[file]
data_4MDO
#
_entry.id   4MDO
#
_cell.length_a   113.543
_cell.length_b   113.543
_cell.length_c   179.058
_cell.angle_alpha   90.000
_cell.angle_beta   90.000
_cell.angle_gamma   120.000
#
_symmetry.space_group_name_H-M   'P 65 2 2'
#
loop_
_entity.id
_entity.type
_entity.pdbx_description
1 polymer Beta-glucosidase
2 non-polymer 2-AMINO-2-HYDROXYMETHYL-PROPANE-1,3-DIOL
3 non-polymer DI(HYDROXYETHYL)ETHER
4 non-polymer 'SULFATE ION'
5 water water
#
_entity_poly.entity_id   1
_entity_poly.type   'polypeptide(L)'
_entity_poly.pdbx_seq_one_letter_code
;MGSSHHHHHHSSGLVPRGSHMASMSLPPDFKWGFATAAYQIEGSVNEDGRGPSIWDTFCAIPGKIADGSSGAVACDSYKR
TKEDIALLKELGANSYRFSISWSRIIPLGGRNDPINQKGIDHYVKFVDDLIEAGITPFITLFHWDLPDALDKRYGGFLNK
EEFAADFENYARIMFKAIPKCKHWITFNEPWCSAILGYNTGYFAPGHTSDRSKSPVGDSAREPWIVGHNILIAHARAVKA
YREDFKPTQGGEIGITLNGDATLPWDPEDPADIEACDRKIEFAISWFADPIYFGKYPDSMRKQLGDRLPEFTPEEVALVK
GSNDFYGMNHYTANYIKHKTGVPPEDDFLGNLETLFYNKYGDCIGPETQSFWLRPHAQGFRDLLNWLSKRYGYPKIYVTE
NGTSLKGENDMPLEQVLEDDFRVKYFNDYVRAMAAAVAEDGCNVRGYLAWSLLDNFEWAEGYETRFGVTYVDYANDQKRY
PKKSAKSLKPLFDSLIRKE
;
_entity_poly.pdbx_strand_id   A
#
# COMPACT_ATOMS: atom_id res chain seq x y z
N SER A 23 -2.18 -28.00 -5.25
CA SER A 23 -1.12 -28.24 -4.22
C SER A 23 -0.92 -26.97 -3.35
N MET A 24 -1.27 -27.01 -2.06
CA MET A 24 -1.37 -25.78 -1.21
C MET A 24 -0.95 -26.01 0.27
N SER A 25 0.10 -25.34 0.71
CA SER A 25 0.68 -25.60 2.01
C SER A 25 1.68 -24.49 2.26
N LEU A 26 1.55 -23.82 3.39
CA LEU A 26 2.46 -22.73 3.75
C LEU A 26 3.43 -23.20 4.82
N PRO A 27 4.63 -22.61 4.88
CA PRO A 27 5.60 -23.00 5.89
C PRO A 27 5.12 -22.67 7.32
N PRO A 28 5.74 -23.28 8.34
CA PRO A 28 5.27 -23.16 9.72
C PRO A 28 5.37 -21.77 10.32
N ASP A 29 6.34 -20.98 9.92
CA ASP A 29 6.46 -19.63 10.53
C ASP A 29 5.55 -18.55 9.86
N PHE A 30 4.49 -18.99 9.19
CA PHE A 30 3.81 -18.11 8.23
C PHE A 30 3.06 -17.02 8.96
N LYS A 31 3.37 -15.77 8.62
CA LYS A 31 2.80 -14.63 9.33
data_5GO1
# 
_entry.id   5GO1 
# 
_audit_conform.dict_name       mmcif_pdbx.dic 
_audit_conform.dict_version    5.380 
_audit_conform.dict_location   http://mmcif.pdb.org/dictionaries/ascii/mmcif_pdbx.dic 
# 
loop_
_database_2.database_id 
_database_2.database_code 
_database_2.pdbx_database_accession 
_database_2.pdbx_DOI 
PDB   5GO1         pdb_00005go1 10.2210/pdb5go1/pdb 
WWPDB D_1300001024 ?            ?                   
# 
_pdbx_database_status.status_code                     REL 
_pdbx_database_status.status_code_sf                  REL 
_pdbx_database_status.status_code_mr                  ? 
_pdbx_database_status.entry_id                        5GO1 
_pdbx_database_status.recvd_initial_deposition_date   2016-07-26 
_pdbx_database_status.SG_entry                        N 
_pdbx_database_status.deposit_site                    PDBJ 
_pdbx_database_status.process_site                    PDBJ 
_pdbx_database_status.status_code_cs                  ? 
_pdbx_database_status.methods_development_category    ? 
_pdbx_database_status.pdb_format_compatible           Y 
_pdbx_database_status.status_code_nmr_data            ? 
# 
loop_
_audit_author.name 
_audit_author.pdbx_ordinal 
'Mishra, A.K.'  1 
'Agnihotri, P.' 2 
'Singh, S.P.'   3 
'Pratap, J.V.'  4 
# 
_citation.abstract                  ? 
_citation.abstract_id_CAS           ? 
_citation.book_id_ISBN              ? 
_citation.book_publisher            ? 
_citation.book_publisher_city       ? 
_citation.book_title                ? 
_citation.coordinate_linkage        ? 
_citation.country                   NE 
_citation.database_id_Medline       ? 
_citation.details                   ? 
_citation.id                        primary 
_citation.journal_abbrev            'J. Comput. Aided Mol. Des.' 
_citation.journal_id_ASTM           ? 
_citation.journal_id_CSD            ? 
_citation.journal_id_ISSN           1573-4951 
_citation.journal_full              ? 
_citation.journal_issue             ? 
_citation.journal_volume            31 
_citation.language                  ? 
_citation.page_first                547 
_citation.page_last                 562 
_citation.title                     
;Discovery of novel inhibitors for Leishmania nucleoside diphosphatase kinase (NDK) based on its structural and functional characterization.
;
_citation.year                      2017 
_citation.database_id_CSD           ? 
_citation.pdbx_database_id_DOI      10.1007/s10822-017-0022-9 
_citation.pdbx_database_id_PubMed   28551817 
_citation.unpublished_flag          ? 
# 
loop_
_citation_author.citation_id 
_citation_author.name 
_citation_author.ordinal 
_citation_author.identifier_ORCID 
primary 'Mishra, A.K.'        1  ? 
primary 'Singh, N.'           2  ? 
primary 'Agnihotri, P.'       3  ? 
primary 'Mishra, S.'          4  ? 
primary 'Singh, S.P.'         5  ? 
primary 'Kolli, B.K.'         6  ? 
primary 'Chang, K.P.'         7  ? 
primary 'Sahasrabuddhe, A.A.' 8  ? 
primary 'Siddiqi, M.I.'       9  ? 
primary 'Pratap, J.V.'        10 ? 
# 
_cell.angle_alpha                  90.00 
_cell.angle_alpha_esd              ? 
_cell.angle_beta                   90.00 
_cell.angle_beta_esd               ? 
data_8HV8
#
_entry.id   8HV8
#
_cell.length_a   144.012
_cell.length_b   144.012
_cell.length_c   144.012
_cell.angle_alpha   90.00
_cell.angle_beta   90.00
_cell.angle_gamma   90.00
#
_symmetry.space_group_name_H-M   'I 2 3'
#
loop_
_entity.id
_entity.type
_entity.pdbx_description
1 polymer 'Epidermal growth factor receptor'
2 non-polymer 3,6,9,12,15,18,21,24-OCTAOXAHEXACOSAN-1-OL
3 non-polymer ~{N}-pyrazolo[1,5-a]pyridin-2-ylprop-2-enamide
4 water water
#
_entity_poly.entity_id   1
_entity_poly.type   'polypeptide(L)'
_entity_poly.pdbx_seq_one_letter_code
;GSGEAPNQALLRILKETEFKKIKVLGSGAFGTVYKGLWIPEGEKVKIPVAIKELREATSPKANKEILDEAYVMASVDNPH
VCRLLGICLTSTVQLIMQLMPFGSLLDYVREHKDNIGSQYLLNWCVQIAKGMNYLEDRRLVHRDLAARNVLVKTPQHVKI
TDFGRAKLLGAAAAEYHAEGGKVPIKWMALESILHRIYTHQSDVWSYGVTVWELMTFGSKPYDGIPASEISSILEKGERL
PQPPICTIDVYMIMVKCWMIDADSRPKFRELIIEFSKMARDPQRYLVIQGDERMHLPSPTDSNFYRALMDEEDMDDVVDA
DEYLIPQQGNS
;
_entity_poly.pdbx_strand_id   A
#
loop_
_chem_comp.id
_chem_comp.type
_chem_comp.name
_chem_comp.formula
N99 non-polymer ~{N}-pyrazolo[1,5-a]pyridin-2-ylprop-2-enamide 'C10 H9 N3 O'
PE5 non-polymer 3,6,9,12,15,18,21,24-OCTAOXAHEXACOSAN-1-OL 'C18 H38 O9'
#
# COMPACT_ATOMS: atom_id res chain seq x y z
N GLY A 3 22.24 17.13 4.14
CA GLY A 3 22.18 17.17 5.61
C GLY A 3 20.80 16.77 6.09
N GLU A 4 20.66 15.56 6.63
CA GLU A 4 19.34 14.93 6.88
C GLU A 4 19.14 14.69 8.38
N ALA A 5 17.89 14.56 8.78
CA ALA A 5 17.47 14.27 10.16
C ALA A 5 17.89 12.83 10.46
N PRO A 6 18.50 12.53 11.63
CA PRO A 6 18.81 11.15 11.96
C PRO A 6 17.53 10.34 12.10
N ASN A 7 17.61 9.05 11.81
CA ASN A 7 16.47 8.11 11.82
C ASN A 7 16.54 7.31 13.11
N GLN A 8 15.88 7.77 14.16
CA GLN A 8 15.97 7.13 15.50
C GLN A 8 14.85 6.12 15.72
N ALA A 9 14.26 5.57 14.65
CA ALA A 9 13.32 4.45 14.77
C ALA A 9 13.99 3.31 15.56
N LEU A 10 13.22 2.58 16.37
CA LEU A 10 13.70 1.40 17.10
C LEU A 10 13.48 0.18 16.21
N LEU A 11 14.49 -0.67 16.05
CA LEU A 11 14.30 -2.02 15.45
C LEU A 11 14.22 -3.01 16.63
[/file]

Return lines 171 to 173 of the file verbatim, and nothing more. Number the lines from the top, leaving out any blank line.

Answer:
4 water water
#
_entity_poly.entity_id   1